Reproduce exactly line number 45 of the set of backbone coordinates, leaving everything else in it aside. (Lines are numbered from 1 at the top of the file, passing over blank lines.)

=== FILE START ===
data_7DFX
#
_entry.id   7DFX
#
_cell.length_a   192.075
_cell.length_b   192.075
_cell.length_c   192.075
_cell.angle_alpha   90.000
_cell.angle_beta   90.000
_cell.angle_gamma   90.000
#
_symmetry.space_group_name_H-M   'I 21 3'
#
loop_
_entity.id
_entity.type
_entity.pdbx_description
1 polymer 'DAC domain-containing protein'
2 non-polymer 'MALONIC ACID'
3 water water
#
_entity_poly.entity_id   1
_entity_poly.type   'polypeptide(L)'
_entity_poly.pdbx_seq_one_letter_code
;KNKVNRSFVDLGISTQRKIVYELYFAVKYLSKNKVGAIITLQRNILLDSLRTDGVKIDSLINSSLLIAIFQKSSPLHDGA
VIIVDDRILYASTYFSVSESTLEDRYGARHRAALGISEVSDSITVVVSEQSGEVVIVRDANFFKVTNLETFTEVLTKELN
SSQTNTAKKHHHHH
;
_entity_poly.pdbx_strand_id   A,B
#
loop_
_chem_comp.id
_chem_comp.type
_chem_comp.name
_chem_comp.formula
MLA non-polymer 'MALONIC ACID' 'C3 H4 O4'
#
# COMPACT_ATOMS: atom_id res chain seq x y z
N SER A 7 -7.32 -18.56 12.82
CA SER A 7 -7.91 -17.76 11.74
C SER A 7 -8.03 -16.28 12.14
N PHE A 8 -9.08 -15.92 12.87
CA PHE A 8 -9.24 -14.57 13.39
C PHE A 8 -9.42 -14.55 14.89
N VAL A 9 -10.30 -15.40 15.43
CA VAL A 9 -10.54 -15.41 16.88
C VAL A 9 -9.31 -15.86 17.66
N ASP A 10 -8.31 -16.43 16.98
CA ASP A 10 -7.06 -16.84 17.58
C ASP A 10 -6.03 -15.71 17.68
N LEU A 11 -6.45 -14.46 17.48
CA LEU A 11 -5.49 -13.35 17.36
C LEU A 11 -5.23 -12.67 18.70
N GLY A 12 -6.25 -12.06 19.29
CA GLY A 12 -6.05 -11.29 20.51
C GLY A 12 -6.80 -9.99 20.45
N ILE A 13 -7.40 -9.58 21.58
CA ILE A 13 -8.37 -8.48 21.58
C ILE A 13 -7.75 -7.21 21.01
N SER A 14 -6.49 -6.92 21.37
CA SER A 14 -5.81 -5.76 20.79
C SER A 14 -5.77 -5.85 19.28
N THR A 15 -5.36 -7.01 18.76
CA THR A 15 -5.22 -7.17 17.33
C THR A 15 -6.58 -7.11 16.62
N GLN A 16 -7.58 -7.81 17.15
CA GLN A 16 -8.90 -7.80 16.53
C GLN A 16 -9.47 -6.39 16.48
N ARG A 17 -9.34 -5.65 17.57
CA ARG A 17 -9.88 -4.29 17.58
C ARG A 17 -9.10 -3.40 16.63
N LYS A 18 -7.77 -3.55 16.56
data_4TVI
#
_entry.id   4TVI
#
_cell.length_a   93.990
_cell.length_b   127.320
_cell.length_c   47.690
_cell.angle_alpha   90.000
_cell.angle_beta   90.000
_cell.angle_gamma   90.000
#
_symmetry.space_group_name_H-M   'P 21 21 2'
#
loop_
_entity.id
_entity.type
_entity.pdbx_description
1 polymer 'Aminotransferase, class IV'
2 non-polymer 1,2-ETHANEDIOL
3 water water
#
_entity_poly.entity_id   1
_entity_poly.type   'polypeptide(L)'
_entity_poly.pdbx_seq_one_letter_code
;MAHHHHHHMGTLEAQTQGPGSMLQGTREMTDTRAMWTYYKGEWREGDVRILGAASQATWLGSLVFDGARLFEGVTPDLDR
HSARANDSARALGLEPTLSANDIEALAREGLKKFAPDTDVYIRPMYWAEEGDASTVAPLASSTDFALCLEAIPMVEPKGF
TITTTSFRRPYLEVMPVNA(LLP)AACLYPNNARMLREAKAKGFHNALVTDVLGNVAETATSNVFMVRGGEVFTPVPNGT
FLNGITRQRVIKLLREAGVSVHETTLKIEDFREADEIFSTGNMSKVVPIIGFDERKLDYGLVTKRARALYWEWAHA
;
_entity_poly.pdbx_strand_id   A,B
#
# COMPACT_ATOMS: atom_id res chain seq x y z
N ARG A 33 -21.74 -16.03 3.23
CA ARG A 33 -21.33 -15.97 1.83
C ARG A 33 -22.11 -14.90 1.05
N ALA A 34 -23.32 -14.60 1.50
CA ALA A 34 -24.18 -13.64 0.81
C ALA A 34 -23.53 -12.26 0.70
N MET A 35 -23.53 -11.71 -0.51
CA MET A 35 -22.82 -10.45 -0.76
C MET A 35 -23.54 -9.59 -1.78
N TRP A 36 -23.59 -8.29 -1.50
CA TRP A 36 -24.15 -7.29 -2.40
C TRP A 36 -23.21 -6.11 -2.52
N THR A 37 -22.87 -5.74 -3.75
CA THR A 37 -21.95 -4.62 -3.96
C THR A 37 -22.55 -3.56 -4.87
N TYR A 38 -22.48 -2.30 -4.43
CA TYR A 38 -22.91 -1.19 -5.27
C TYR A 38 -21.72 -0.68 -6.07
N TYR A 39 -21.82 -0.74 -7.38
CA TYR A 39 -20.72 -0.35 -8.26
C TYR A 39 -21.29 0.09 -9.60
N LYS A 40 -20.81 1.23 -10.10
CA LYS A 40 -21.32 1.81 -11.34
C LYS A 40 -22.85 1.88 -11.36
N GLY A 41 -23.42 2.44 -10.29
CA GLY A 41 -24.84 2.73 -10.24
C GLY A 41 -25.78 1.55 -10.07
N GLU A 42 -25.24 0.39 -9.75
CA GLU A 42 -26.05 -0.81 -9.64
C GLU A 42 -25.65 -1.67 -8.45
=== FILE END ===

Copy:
N VAL A 9 -10.30 -15.40 15.43